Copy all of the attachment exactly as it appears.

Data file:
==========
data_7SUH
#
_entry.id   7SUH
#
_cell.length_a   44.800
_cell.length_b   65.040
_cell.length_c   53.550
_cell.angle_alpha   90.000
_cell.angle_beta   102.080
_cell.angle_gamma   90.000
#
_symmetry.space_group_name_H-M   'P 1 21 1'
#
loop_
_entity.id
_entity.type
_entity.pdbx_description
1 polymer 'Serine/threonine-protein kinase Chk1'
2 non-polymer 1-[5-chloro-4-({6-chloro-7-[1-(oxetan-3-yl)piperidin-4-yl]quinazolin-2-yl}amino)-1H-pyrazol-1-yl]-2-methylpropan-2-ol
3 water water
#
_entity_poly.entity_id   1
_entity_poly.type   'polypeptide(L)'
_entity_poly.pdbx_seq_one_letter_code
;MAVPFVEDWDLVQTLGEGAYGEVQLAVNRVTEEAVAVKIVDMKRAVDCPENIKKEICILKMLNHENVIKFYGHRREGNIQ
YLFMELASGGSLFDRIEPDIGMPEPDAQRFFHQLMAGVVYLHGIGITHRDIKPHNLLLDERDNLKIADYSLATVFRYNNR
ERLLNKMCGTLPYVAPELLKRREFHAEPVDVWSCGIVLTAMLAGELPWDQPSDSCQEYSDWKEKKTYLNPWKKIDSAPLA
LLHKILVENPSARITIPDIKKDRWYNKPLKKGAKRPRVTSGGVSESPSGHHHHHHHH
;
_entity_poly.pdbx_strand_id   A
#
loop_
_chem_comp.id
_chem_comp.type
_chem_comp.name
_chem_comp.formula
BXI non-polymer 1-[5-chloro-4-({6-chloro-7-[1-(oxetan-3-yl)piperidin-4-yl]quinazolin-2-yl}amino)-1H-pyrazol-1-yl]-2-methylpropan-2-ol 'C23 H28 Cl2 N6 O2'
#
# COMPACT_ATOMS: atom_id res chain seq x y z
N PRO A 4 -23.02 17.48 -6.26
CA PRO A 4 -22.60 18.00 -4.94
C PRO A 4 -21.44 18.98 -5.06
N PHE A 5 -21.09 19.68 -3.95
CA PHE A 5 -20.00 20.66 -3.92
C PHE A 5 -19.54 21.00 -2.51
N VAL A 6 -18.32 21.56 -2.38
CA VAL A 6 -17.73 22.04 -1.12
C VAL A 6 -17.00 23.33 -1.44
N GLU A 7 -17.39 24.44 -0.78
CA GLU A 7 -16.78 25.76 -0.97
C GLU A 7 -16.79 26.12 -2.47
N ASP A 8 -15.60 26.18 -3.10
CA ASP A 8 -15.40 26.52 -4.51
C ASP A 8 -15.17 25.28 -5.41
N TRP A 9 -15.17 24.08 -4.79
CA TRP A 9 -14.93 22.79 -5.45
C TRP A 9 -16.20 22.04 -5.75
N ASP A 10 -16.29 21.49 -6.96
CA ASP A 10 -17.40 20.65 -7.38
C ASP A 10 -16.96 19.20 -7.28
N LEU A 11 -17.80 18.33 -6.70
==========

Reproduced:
data_7SUH
#
_entry.id   7SUH
#
_cell.length_a   44.800
_cell.length_b   65.040
_cell.length_c   53.550
_cell.angle_alpha   90.000
_cell.angle_beta   102.080
_cell.angle_gamma   90.000
#
_symmetry.space_group_name_H-M   'P 1 21 1'
#
loop_
_entity.id
_entity.type
_entity.pdbx_description
1 polymer 'Serine/threonine-protein kinase Chk1'
2 non-polymer 1-[5-chloro-4-({6-chloro-7-[1-(oxetan-3-yl)piperidin-4-yl]quinazolin-2-yl}amino)-1H-pyrazol-1-yl]-2-methylpropan-2-ol
3 water water
#
_entity_poly.entity_id   1
_entity_poly.type   'polypeptide(L)'
_entity_poly.pdbx_seq_one_letter_code
;MAVPFVEDWDLVQTLGEGAYGEVQLAVNRVTEEAVAVKIVDMKRAVDCPENIKKEICILKMLNHENVIKFYGHRREGNIQ
YLFMELASGGSLFDRIEPDIGMPEPDAQRFFHQLMAGVVYLHGIGITHRDIKPHNLLLDERDNLKIADYSLATVFRYNNR
ERLLNKMCGTLPYVAPELLKRREFHAEPVDVWSCGIVLTAMLAGELPWDQPSDSCQEYSDWKEKKTYLNPWKKIDSAPLA
LLHKILVENPSARITIPDIKKDRWYNKPLKKGAKRPRVTSGGVSESPSGHHHHHHHH
;
_entity_poly.pdbx_strand_id   A
#
loop_
_chem_comp.id
_chem_comp.type
_chem_comp.name
_chem_comp.formula
BXI non-polymer 1-[5-chloro-4-({6-chloro-7-[1-(oxetan-3-yl)piperidin-4-yl]quinazolin-2-yl}amino)-1H-pyrazol-1-yl]-2-methylpropan-2-ol 'C23 H28 Cl2 N6 O2'
#
# COMPACT_ATOMS: atom_id res chain seq x y z
N PRO A 4 -23.02 17.48 -6.26
CA PRO A 4 -22.60 18.00 -4.94
C PRO A 4 -21.44 18.98 -5.06
N PHE A 5 -21.09 19.68 -3.95
CA PHE A 5 -20.00 20.66 -3.92
C PHE A 5 -19.54 21.00 -2.51
N VAL A 6 -18.32 21.56 -2.38
CA VAL A 6 -17.73 22.04 -1.12
C VAL A 6 -17.00 23.33 -1.44
N GLU A 7 -17.39 24.44 -0.78
CA GLU A 7 -16.78 25.76 -0.97
C GLU A 7 -16.79 26.12 -2.47
N ASP A 8 -15.60 26.18 -3.10
CA ASP A 8 -15.40 26.52 -4.51
C ASP A 8 -15.17 25.28 -5.41
N TRP A 9 -15.17 24.08 -4.79
CA TRP A 9 -14.93 22.79 -5.45
C TRP A 9 -16.20 22.04 -5.75
N ASP A 10 -16.29 21.49 -6.96
CA ASP A 10 -17.40 20.65 -7.38
C ASP A 10 -16.96 19.20 -7.28
N LEU A 11 -17.80 18.33 -6.70